The second annual America Online/Roper Starch Cyberstudy, a sample of approximately 1,000 adult Americans who use online or Internet services from home, reveals how and why they use the medium, how it is affecting their lives and society, what prompts their activity online, and their thoughts about its future impact.
The study found that shopping scored the most dramatic climb among Internet activities. Forty-two percent of Internet consumers say they regularly or occasionally make a purchase online, compared to 31 percent in the 1998 study – an increase of one-third. That increase was fueled in part by 54 percent more women – 37 percent compared to 24 percent in 1998 – shopping online this year.
Internet users connected three years or longer engage in more everyday activities online than newcomers (those online one year or less), the study found. These activities include getting information about and buying products, checking local entertainment information, booking travel, communicating with business associates, trading stock, tracking portfolios, and banking online.
The survey also demonstrates that Internet consumers are becoming more mainstream, as more older Americans and people of more moderate incomes and educational backgrounds went online over the past year. Despite this shift, however, online consumers remain more affluent and educated than the population at large. Similar to last year’s study, more women (55 percent) than men (45 percent) this year were new to the Internet. Thirty percent of this year’s new Internet consumers are college graduates, compared to 43 percent of 1998 newcomers, and 23 percent of the population at large. The median household income of newcomers this year is $41,250, compared to a national average of $38,900, and a median among last year’s newcomers of $53,000.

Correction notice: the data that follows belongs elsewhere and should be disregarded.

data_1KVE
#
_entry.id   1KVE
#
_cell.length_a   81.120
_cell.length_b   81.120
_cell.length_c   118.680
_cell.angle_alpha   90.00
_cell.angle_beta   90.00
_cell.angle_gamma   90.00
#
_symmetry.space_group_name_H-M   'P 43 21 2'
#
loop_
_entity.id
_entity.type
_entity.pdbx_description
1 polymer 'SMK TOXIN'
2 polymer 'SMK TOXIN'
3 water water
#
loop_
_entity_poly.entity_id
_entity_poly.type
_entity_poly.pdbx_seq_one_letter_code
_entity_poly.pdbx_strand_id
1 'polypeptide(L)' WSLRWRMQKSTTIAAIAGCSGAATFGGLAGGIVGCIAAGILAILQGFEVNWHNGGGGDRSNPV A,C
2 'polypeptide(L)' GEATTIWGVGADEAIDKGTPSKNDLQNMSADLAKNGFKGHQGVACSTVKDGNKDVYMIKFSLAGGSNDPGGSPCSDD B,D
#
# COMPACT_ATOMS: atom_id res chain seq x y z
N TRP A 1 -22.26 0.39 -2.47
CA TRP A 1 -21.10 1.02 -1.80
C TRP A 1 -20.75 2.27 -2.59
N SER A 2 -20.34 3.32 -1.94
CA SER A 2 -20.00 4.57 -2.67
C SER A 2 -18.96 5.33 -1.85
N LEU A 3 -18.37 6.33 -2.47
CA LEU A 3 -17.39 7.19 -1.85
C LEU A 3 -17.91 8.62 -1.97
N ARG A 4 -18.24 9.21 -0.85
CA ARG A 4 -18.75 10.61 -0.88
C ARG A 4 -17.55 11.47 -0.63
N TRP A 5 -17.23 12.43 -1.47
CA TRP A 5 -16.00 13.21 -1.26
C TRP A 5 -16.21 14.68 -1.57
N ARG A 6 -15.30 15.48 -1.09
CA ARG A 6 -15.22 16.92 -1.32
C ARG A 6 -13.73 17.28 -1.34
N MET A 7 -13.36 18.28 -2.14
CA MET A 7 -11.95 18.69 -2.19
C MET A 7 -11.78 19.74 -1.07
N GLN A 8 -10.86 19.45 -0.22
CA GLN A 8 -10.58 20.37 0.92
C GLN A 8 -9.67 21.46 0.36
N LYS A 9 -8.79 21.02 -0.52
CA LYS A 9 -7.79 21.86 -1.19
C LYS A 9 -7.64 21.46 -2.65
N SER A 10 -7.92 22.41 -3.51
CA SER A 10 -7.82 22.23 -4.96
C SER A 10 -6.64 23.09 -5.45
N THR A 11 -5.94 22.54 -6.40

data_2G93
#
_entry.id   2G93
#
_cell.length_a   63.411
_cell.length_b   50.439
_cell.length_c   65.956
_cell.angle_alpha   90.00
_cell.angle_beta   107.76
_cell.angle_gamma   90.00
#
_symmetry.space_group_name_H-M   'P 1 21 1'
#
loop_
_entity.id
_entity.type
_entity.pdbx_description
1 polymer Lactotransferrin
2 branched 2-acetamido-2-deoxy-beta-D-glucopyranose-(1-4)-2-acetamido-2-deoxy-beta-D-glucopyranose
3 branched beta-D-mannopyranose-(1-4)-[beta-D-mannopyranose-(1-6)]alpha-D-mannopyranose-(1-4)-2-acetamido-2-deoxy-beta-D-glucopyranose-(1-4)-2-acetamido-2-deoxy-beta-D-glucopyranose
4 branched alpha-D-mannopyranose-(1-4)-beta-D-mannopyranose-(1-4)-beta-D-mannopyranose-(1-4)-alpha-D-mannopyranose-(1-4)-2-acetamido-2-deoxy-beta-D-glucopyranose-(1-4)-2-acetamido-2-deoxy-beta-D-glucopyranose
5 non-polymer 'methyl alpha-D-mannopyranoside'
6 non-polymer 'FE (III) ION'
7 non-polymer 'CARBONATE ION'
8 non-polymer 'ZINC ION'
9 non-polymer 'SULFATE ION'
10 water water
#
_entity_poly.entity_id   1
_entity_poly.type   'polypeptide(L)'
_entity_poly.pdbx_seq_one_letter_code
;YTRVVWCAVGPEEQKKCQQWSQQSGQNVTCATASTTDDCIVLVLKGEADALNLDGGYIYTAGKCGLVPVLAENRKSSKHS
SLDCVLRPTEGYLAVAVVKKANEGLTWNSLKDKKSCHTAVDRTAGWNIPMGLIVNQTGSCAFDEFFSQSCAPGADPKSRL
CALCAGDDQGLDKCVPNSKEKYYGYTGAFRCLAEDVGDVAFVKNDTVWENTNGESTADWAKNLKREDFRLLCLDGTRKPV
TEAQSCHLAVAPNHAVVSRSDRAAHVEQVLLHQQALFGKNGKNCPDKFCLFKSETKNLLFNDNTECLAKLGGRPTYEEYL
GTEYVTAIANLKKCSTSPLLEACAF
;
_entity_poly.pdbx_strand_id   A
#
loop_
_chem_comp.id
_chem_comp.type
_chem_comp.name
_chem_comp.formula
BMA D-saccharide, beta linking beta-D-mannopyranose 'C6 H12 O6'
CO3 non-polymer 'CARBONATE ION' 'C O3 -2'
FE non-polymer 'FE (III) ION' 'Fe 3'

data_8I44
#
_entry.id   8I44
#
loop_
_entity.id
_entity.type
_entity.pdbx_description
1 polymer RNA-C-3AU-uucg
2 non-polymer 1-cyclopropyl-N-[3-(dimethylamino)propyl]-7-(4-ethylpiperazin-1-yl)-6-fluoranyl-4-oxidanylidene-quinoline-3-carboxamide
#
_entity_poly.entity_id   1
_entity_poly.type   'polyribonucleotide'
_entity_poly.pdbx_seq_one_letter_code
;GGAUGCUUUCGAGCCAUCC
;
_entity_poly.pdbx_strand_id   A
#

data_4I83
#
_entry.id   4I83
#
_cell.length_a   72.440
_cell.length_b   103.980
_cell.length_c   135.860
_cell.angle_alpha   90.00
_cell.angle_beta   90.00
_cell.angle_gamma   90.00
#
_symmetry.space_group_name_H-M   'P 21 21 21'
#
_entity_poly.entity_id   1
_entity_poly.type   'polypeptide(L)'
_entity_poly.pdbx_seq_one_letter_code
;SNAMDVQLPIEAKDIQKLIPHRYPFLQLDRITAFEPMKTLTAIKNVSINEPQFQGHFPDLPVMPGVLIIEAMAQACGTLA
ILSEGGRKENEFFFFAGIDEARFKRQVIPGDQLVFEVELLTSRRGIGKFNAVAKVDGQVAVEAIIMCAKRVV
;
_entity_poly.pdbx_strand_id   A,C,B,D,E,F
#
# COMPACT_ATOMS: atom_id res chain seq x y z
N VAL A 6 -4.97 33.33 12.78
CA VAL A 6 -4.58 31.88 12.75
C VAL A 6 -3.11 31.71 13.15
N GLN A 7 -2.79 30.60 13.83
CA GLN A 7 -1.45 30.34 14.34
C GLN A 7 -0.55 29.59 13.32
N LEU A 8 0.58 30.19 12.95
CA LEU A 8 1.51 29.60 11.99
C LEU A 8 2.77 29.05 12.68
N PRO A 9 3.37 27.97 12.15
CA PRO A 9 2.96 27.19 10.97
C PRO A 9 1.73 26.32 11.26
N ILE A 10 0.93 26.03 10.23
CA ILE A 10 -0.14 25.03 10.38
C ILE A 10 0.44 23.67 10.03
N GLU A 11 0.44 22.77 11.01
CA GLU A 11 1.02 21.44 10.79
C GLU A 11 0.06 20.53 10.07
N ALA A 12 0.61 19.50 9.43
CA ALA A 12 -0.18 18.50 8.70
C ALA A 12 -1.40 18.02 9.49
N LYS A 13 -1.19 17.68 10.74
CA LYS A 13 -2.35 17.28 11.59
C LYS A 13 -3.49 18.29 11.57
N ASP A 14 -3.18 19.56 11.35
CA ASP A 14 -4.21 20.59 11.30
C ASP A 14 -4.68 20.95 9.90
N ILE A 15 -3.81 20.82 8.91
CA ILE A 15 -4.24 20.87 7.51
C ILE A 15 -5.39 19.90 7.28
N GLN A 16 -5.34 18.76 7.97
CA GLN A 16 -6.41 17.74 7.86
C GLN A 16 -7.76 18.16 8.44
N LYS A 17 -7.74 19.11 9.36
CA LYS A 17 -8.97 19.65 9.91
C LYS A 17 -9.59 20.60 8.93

“Out of all online activities, ‘making purchases’ shot up the most this year,” said Bob Pittman, America Online’s President and COO. “One-third more Internet consumers say they are shopping online, with women shoppers increasing by over 50 percent. We are seeing the online population become more like the mass market, with women again coming online faster than men. Overall, the fact that the more time people spend online the more they do bodes well for the future growth of this medium.”
|Web Veterans vs. Newcomers|
|Online 3+ years||Newcomers|
|Likely to check
|Likely to trade
|Source: AOL/Roper Starch|
While online shopping is most popular among more experienced users, it has increased among all online groups, including Internet newcomers. In addition to revealing the rapid growth of e-commerce this year, the study contains evidence that it will continue to grow rapidly in years to come. Thirty-seven percent of all consumers say they will increase the number of purchases they make online in the next few years.
This year’s survey shows that just over half (53 percent) of those who have been online three years or more engaged in online shopping, compared to 28 percent of those who are new to the medium. Similarly, these more experienced users report spending more online, averaging $266 worth of purchases in the three months preceding the survey compared to $109 for online newcomers.